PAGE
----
Signing a memorandum of understanding (MoU) in order to set up a ‘Connectivity Platform’ (CP), the EU and China are committed to the synergy of the OBOR initiative and the Investment Plan for Europe, otherwise known as the Junker Plan. The CP is a major economic priority for the European Commission, as is the potential participation of China in the European Fund for Strategic Investments (EFSI). As a forum for discussions on transport-related issues, the CP offers an opportunity to share information on our respective plans and policy programmes, with the aim of creating an environment conducive to transnational infrastructure investment, transport services improvement and market access along the EU-China corridors.
There are a number of major economic corridors linking Europe and China to other regions and countries. The economic corridors provide a number of functions that allow countries such as Mongolia to be linked to Russia and China, or Myanmar to China and neighboring countries. Both are significant in their own way and should be embraced. The China-Pakistan corridor for example provides the transportation of crude oil along the corridor linking China to Myanmar, India, Bangladesh and Pakistan.
China's OBOR initiative effectively integrates the maritime strategies of the EU. Take Greece for example, which could become China's important gateway to Europe and a broker in the cooperation among China, Europe and the Middle East. During the 3rd meeting among leaders from these regions, China and the EU reached a consensus to create a new channel for Asian-European sea-and-rail intermodal transportation built out of the Hungarian Railways and Greece Piraeus port, proving Europe maintains a pivotal role in the construction of the ‘One Belt, One Road’ initiative.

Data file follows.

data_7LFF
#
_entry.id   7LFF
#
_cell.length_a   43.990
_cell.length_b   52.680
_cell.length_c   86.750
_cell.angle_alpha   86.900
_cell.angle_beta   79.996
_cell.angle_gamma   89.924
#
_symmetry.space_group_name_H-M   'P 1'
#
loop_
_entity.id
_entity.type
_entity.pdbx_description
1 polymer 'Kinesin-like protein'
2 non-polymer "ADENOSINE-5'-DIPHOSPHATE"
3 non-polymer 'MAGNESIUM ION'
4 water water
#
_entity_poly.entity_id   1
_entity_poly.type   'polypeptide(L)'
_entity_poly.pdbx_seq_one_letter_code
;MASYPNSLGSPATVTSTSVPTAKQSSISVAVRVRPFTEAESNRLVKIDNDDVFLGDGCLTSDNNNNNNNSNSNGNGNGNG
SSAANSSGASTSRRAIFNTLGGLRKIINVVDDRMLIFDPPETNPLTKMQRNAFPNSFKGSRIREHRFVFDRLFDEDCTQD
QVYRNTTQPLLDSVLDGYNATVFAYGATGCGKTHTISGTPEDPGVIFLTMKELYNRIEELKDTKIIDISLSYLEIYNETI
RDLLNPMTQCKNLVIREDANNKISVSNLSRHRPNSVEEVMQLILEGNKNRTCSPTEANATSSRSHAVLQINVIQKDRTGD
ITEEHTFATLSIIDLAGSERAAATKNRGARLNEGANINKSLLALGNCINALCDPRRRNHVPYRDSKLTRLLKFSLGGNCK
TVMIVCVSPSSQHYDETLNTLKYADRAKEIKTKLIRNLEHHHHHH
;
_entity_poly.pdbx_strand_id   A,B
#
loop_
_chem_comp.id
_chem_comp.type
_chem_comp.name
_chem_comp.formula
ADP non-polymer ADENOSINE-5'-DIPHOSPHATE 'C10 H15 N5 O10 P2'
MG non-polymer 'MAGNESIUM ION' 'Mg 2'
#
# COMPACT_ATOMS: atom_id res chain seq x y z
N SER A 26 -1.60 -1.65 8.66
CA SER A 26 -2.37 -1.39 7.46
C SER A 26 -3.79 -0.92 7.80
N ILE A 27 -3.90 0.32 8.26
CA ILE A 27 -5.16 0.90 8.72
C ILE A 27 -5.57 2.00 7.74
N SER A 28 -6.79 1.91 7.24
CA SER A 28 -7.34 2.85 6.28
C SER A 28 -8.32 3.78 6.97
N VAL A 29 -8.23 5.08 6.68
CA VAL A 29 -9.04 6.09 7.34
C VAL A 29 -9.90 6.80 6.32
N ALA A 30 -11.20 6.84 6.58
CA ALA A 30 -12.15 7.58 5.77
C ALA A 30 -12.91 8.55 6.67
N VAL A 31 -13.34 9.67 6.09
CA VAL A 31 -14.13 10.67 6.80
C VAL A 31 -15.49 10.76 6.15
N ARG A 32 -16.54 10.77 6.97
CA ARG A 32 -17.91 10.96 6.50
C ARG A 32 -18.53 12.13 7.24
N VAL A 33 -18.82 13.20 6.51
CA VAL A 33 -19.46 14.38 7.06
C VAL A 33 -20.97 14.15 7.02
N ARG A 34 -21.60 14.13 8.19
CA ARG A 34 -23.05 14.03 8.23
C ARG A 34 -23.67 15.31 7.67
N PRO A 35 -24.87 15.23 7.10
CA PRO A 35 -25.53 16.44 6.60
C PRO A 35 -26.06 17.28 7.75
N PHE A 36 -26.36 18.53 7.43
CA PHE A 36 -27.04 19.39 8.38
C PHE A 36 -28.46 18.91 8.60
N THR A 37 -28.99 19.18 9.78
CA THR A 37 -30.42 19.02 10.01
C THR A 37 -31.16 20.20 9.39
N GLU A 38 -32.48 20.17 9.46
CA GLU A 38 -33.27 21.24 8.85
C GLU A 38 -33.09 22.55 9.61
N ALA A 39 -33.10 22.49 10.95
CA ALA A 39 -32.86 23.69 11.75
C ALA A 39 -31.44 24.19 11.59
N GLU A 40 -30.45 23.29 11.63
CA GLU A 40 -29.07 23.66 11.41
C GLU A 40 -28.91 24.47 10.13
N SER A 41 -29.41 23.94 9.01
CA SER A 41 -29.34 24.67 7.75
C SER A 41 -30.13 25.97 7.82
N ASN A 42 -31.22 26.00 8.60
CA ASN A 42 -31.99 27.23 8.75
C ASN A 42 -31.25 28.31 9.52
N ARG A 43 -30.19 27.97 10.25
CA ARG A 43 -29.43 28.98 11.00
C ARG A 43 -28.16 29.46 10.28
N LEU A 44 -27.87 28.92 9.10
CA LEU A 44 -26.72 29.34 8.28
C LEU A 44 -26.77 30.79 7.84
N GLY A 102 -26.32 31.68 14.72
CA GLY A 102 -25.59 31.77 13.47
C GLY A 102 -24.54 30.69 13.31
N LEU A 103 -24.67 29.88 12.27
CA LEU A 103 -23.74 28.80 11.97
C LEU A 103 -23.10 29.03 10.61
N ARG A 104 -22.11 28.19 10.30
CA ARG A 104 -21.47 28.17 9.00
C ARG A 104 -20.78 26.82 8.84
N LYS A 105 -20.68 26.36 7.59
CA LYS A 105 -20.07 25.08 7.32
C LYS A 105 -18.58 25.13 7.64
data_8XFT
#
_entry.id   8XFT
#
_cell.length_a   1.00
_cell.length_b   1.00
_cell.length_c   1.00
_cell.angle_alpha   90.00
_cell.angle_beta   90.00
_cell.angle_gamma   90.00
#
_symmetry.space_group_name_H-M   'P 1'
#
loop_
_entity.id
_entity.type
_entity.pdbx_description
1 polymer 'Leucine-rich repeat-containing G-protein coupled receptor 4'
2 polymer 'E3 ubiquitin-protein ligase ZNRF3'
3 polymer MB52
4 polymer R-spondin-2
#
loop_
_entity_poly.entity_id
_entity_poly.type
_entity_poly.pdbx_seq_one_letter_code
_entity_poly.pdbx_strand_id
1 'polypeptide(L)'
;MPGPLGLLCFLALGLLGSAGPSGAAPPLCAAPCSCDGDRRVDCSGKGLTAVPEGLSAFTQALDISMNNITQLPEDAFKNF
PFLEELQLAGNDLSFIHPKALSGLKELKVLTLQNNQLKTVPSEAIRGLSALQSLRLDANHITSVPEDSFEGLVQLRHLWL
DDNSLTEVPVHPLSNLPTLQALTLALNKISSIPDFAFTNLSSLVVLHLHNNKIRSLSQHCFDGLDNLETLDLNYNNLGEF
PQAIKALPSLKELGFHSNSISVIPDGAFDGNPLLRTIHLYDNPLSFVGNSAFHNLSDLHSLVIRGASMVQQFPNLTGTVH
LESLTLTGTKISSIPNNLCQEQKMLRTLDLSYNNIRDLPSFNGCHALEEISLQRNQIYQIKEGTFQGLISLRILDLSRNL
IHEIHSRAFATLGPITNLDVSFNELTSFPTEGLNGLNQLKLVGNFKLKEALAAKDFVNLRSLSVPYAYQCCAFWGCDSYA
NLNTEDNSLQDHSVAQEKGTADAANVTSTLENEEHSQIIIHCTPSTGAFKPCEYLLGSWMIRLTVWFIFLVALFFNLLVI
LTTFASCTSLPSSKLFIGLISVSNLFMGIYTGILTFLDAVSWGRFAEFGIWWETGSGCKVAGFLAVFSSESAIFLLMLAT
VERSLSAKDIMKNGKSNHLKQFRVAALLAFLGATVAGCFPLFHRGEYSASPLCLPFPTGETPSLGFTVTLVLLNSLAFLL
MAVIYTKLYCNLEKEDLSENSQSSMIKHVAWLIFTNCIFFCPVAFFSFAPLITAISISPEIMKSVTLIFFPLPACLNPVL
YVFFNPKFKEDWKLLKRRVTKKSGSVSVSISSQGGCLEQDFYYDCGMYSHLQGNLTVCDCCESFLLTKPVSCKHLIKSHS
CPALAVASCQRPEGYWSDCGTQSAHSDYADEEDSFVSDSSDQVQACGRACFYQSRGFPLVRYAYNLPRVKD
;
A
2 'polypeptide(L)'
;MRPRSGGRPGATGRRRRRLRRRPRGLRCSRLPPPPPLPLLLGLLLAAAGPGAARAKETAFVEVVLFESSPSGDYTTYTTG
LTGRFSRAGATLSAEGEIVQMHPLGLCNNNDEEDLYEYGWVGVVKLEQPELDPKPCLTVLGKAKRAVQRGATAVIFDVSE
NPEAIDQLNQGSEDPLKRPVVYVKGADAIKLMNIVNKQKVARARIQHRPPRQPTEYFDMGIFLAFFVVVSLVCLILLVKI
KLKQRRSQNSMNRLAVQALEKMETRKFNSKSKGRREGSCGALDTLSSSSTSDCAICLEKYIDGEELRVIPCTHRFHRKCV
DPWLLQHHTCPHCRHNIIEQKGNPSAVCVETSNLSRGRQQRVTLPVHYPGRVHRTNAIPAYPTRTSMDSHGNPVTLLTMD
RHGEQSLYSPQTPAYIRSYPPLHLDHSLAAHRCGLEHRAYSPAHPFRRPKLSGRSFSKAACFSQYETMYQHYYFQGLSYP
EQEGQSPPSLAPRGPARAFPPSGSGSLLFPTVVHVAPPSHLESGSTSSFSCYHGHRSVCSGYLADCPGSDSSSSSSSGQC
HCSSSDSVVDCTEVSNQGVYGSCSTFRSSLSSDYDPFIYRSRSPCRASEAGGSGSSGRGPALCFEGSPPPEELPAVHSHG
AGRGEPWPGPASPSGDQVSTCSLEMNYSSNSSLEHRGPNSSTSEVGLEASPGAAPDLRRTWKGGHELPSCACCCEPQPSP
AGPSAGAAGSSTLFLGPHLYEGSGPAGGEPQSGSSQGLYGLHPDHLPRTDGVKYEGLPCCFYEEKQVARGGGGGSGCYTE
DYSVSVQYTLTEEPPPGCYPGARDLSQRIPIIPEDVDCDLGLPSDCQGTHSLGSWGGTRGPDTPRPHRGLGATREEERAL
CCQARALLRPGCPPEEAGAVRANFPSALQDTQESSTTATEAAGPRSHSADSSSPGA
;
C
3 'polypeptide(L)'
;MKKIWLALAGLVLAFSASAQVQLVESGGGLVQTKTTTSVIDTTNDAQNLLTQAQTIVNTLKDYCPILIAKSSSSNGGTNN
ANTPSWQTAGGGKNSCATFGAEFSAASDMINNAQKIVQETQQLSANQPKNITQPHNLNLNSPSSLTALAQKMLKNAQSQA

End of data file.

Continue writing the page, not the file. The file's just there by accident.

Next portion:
Brussels and Beijing share common ground and mutual interests in the maintenance of maritime security, meaning maritime cooperation should become a new highlight in China-EU cooperation. With maritime development strategies between China and Europe, both will make joint efforts to maintain the security of freedom of navigation. For instance, maritime shipping and logistics centres need to be established as seen in the anti-piracy programmes off the coast of Somalia. Once conditions develop, a Maritime Cooperation Organisation should be established to maintain maritime order and building a new version of Asia-Africa-Europe cooperation. Promoting bilateral and multilateral coordination, along with effective control of differences, would prove a viable way for Sino-EU cooperation in the Maritime Silk Road. Besides, Arctic cooperation between China and Europe is also future-oriented, since the trade line connecting China and Europe through the Arctic has been successfully tested.
For Europe to fully embrace the OBOR initiative, China and the EU should join hands to ensure the OBOR initiative faces no threats.
This article is part of Friends of Europe’s Policy Paper ‘EU-China: New Directions, New Priorities‘ which brings together the views of Friends of Europe’s large network of scholars, policymakers and business representatives on the future of EU-China relations. These articles will provide immediate input for the EU-China Summit on 12-13 July 2016, but their value and relevance goes well beyond this year. They set the tone for EU-China relations over the next decade.
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